With many years of experience working with pre-retirees and retirees, Family Tree Financial Group can help you understand and assess your Medicare benefit options. Help is also available for enrollment guidance and assistance.
There are four parts to Medicare, listed below.
Medicare Advantage Plans
Prescription Drug Plans
Oct. 15th - Dec. 7th
During Annual Enrollment Period (AEP) – Oct 15th through December 7th – it is important to check to see what may have changed in your coverage and how it will affect your health coverage and benefits for the upcoming year. This should be done each and every year to make sure you’re still in the right (best) plan. At Family Tree Financial Group, we can generate side by side comparisons to make sure you are getting the most out of your plan.
For most beneficiaries, Medigap OEP lasts from the first day of the month they turn 65 or older and enroll in Part B, lasting six months.
Part A and Part B
Medicare Part A & B plans are known together as Traditional Medicare or Original Medicare. While Part A is typically offered premium free, Part B involves a monthly premium. Not enrolling in Part B when first eligible may incur a late-enrollment penalty.
Part C (Medicare Advantage)
Medicare Advantage plans provide benefits through a private insurer and are designed to replace Medicare Parts A and B. There are various types of Medicare Advantage Plans, which, in addition to providing the hospital and doctor benefits of Parts A and B, may offer additional benefits.
Part D (Prescription Plans)
Medicare’s Prescription Drug Plans are available for an additional monthly premium through companies that contract with Medicare. If you have Medicare Parts A and B, you can purchase Part D. Alternatively, you can purchase a Medicare Advantage Plan with a prescription drug benefit under Part C of Medicare. Part D is designed to pay some, but not all, of your prescription drug costs.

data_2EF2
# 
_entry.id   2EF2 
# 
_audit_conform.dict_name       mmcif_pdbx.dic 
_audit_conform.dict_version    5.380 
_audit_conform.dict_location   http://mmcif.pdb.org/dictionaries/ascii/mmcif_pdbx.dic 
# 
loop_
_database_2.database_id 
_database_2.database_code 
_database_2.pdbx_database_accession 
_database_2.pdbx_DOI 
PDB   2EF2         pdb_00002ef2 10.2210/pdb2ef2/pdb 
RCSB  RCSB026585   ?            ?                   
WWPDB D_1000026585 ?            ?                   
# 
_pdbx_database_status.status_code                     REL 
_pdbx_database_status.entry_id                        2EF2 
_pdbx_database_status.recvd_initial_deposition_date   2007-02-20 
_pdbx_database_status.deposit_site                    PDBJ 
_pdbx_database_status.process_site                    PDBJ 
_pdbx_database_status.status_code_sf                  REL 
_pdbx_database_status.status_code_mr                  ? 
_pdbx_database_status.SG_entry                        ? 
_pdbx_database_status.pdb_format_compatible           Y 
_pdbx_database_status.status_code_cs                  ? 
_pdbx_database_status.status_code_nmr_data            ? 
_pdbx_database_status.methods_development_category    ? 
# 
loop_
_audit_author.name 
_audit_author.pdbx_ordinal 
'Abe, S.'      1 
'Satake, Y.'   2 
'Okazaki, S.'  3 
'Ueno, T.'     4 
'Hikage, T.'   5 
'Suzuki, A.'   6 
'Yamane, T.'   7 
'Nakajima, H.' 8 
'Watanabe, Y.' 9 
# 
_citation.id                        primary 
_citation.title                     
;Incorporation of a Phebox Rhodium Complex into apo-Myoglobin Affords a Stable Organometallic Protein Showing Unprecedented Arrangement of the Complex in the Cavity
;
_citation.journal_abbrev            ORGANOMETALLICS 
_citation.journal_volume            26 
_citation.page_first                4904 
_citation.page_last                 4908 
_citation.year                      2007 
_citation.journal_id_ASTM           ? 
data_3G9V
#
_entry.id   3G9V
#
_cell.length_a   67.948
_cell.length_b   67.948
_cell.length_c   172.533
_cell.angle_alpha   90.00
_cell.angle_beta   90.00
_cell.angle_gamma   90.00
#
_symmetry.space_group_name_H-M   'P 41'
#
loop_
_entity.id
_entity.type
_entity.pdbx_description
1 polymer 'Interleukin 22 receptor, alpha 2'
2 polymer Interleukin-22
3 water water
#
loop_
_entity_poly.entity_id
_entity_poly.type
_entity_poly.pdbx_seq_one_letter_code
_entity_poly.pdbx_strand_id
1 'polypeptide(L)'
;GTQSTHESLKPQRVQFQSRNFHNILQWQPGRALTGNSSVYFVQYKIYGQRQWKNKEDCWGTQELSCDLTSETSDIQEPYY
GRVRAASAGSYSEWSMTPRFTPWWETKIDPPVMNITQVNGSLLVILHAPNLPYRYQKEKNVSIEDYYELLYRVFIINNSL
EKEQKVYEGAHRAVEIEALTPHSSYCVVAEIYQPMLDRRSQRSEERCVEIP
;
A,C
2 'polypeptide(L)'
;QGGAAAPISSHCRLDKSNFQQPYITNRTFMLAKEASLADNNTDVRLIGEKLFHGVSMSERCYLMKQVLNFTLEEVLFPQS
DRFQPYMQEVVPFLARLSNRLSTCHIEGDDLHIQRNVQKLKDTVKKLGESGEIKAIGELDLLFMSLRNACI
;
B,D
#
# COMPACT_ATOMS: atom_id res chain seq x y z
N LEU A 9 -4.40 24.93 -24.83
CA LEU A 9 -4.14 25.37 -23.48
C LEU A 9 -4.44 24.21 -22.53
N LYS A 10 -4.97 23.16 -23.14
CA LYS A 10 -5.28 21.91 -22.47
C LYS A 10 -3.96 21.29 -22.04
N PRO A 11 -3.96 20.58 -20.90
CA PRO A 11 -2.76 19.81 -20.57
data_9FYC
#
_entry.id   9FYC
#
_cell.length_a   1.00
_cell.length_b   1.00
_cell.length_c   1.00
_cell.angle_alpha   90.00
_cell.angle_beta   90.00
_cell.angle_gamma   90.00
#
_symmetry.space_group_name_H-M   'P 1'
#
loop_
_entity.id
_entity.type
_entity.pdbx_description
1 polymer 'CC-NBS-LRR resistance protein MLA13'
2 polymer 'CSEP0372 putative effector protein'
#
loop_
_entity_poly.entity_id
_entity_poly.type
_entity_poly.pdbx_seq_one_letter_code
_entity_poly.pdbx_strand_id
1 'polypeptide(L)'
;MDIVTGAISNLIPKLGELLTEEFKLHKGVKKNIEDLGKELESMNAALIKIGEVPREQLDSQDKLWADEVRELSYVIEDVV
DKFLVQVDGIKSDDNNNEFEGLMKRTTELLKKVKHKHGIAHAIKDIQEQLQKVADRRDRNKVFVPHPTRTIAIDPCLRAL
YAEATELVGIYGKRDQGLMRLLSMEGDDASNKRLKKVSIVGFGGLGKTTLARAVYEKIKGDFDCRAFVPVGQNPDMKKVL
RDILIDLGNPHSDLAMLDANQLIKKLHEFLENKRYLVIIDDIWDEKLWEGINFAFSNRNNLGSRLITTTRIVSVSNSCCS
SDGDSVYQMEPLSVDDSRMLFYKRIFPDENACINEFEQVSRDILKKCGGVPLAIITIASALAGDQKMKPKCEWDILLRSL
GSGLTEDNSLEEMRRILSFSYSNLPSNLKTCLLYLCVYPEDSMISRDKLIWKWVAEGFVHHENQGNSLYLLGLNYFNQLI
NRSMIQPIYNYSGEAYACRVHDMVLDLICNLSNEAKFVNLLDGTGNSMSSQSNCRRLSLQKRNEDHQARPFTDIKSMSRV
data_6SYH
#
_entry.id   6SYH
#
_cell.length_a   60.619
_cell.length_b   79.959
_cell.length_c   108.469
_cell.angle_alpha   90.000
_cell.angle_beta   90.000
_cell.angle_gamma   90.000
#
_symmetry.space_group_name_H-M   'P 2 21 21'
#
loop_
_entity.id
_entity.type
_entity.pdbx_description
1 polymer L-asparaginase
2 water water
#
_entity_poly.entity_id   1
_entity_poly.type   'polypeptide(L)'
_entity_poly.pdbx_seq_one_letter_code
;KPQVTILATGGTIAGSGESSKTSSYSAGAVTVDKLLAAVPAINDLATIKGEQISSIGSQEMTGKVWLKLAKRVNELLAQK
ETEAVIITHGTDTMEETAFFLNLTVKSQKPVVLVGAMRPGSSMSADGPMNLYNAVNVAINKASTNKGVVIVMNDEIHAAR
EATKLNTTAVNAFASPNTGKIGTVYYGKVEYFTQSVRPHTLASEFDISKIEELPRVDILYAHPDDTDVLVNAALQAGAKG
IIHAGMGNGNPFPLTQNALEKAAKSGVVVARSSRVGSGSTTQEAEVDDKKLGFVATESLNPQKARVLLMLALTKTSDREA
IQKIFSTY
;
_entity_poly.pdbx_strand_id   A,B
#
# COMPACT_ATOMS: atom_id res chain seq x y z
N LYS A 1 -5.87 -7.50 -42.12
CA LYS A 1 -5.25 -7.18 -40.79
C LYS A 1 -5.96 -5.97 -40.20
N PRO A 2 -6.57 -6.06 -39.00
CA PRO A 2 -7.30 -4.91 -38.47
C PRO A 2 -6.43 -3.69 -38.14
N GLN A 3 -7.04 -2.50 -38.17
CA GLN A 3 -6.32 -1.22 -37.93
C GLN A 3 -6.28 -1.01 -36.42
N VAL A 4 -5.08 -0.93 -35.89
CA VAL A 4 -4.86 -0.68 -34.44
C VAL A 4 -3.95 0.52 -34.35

People enrolled in Medicare Parts A and B find that, even though a lot of their medical care is covered, they can still face considerable out-of-pocket costs. To address the costs not covered by Medicare, many people elect to purchase a Medicare supplement plan (called a Medigap) from a private insurer to fill in many of the gaps in Medicare Part A and B coverage.
Medicare Supplements may also have additional coverage for things that aren’t included with Medicare, such as foreign travel care. Medigaps can be a great solution to enhancing your overall healthcare protection in retirement.
However, Medigaps—while sold through private companies—are heavily regulated and subject to many of the complex rules that govern traditional Medicare. For example, Medicare Supplement policies use enrollment rules that can make obtaining or switching a policy outside the Medigap Open Enrollment Period very hard. During the Medicare Initial Enrollment period—which begins three months before the month you turn age 65 and are enrolled in Part B coverage—you are generally not subject to medical underwriting. Outside of this period, insurance companies can use underwriting to determine eligibility and cost.
This means that you might have only one shot at getting your Medicare Supplement coverage right.